Beinn Dorain

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Beinn Dorain
Beinn Dorain.jpg
Beinn Dorain viewed from the south.
Highest point
Elevation1,076 m (3,530 ft) [1]
Prominence332 m (1,089 ft)
Parent peakBeinn a' Chreachain
ListingMunro, Marilyn
Language of nameScottish Gaelic
PronunciationScottish Gaelic: [peɲ ˈt̪ɔːɾɛɲ]
LocationArgyll and Bute, Scotland
Parent rangeBridge of Orchy Hills, Grampian Mountains
OS gridNN325378

Beinn Dorain (Scottish Gaelic: Beinn Dòbhrain, 'hill of the otter'),[2] is a mountain in the Bridge of Orchy hills of Argyll and Bute, Scotland. It is the subject of Duncan Ban MacIntyre's best known Gaelic poem, Moladh Beinn Dòbhrainn (English: "In Praise of Ben Doran"); MacIntyre had spent his youth and had worked as a gamekeeper in these parts.

An t-urram thar gach beinn
Aig Beinn Dòbhrain;
De na chunnaic mi fon ghrèin,
'S i bu bhòidhche leam…

English translation:

Honour beyond each ben
for Ben Doran;
Of all I have seen beneath the sun,
she is the most glorious for me[3]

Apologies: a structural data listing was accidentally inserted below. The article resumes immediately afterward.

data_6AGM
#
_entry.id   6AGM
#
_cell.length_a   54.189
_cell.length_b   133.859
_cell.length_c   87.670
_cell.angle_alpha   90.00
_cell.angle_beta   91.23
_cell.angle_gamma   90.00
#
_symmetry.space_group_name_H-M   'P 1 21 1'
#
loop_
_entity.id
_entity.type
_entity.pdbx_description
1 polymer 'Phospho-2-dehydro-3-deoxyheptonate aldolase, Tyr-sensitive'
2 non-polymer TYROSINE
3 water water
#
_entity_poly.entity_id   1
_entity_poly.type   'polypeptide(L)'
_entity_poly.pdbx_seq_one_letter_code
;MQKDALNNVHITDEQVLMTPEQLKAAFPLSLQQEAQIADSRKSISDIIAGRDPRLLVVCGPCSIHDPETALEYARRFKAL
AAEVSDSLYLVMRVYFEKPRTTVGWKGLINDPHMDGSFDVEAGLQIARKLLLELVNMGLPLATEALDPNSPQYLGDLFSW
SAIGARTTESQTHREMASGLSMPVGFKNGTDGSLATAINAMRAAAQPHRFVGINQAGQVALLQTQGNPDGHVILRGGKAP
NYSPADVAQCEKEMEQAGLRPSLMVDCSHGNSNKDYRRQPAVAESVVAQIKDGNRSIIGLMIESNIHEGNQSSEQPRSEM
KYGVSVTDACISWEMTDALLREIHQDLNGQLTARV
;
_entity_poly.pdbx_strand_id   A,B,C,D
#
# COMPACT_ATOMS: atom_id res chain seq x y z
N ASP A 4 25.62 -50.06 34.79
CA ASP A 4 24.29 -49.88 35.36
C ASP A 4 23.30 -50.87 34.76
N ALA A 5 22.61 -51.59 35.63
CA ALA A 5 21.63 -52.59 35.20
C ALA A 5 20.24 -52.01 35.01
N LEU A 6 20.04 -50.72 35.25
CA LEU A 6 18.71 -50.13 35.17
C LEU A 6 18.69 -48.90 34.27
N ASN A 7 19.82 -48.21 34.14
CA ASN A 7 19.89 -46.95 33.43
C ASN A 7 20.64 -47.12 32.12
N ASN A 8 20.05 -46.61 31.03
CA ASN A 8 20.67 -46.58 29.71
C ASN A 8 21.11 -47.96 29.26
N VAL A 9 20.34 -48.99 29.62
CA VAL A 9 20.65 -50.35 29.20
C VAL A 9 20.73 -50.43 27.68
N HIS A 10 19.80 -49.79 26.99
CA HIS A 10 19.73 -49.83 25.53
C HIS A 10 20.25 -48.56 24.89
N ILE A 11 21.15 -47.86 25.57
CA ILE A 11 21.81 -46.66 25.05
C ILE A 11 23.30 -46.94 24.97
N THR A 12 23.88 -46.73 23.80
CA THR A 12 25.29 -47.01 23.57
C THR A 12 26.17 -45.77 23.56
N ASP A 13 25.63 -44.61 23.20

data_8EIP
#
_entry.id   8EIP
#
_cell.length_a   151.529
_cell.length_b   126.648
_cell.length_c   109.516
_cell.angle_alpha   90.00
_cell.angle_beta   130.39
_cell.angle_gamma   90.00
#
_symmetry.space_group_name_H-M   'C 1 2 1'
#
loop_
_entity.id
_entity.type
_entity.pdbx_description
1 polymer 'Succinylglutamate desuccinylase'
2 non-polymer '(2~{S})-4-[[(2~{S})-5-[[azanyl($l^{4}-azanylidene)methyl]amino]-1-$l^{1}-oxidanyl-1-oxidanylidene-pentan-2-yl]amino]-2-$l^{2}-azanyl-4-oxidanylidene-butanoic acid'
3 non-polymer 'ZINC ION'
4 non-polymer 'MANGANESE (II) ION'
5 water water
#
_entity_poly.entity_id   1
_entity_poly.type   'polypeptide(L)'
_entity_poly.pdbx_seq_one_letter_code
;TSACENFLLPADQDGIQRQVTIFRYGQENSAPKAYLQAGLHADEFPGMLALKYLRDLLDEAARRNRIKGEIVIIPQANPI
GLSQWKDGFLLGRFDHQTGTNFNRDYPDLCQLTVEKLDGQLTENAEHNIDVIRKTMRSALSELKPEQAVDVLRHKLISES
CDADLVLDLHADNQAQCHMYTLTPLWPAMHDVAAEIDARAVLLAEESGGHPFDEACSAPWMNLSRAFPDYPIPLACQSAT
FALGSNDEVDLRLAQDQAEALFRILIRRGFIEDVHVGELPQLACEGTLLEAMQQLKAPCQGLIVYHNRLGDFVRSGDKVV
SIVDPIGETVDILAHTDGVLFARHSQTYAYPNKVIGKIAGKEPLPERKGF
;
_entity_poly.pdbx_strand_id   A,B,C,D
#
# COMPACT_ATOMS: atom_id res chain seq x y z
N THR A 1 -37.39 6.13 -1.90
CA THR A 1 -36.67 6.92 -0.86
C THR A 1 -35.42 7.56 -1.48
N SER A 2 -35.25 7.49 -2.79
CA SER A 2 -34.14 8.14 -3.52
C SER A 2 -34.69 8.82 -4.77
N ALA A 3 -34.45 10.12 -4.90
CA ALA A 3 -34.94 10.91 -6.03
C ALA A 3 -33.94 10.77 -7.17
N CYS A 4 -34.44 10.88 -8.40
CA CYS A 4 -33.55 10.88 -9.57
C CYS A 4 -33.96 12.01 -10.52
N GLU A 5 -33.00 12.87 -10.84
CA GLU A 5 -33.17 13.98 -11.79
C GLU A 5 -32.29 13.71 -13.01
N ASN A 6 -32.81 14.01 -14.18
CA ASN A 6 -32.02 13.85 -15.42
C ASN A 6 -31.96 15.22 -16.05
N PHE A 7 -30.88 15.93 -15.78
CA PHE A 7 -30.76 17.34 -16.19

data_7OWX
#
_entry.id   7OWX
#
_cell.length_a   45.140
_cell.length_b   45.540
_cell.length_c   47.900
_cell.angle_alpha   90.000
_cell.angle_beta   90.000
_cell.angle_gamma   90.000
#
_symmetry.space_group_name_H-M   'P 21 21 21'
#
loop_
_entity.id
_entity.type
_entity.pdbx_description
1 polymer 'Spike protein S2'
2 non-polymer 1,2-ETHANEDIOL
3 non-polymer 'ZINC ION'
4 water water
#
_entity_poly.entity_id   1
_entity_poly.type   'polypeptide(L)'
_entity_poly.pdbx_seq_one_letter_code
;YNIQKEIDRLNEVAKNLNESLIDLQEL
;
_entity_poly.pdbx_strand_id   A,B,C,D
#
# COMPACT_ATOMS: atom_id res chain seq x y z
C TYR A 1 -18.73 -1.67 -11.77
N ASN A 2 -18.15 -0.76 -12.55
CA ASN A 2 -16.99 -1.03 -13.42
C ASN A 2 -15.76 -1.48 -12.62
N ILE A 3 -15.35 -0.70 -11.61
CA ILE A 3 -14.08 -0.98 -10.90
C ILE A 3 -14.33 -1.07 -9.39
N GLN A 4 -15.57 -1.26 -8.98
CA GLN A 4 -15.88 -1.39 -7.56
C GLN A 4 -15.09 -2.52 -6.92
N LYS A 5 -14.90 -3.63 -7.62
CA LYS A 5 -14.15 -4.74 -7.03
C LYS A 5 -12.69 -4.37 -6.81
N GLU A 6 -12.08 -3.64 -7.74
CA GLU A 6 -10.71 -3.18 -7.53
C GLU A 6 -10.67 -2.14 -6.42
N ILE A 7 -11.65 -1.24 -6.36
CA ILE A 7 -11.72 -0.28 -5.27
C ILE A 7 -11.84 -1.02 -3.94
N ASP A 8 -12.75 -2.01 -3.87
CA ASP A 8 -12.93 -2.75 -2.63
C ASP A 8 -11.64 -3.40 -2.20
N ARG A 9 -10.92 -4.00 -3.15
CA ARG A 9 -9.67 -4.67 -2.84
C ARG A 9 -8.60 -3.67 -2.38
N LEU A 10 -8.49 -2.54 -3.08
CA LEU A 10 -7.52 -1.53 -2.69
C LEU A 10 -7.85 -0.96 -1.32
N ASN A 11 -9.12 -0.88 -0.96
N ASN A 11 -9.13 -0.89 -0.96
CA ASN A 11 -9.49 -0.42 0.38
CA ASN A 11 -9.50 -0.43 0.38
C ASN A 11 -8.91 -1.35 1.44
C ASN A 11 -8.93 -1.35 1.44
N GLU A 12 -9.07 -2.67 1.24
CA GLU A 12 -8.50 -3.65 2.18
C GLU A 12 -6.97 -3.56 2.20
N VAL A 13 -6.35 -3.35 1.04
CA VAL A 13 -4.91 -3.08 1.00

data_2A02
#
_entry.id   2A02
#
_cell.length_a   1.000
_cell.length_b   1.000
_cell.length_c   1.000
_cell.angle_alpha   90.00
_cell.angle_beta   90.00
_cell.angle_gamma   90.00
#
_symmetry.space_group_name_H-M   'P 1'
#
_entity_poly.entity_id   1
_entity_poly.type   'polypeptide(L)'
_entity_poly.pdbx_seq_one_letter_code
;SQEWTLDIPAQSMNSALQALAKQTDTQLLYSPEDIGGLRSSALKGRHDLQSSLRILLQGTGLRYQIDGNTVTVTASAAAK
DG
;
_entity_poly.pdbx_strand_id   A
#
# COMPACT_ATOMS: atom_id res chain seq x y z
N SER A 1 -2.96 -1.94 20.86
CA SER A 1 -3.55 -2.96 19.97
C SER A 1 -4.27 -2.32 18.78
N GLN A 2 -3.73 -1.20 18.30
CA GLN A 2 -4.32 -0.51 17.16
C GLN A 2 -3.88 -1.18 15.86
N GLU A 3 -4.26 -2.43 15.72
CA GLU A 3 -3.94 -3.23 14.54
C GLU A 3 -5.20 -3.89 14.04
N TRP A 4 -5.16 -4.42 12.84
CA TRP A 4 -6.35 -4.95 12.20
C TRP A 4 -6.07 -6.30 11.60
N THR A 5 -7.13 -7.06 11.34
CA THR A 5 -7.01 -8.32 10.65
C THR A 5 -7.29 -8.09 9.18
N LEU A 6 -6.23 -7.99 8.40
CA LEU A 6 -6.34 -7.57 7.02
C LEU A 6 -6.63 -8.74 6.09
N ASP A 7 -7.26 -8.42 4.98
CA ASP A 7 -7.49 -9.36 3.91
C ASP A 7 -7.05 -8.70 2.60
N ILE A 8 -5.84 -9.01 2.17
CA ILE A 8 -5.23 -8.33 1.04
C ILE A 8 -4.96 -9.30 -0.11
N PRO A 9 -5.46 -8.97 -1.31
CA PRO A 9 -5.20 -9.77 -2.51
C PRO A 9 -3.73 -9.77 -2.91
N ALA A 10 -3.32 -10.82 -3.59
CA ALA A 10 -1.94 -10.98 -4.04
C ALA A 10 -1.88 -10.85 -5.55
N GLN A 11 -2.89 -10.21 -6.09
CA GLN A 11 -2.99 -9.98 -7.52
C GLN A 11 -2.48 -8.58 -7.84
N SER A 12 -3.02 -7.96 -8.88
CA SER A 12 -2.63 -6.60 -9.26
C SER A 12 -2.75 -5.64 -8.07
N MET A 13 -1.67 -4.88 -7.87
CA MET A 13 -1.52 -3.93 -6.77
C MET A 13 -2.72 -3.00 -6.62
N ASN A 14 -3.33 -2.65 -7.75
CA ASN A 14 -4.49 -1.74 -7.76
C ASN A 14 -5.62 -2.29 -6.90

The mountain is easily accessible from the Bridge of Orchy railway station, from where a path leads up to the bealach separating Beinn Dorain from Beinn an Dothaidh: the two hills are frequently climbed together from this point.

The Scottish composer Ronald Stevenson composed a work for full chorus, chamber chorus, symphony orchestra and chamber orchestra based on MacIntyre's poem, entitled Moladh Beinn Dobhrain (In praise of Ben Dorain) in 2007. In this lyrical, tonal work, Stevenson used the original text and Hugh Macdiarmid's English translation of the verse. It was premiered on 19 January 2008 in Glasgow with the BBC Scottish Symphony Orchestra, Scottish Opera Chorus, Glasgow University Chapel Choir and The Edinburgh Singers.[4]


  1. ^ "walkhighlands Beinn Dorain". 2013. Retrieved 20 October 2013.
  2. ^ Am Faclair Beag - "dobhran" or "dòbhran" = "otter," with "dobhrain" or "dòbhrainn" being the genitive form; see also, "dòbhran", Mark, Colin, The Gaelic English Dictionary, p. 237
  3. ^ Ban MacIntyre, Duncan (1866). "Ben Dorain (English translation)". Selections from the Gaelic bards: Metrically translated with biographical prefaces and explanatory notes, also original poems. Glasgow: Archibald Sinclair. pp. 53–57. Retrieved 23 March 2014.
  4. ^ Gasser, M., "Ronald Stevenson, Composer-Pianist : An Exegetical Critique from a Pianistic Perspective" (Edith Cowan University Press, Western Australia, 2013)

Coordinates: 56°30′09″N 4°43′23″W / 56.50237°N 4.72301°W / 56.50237; -4.72301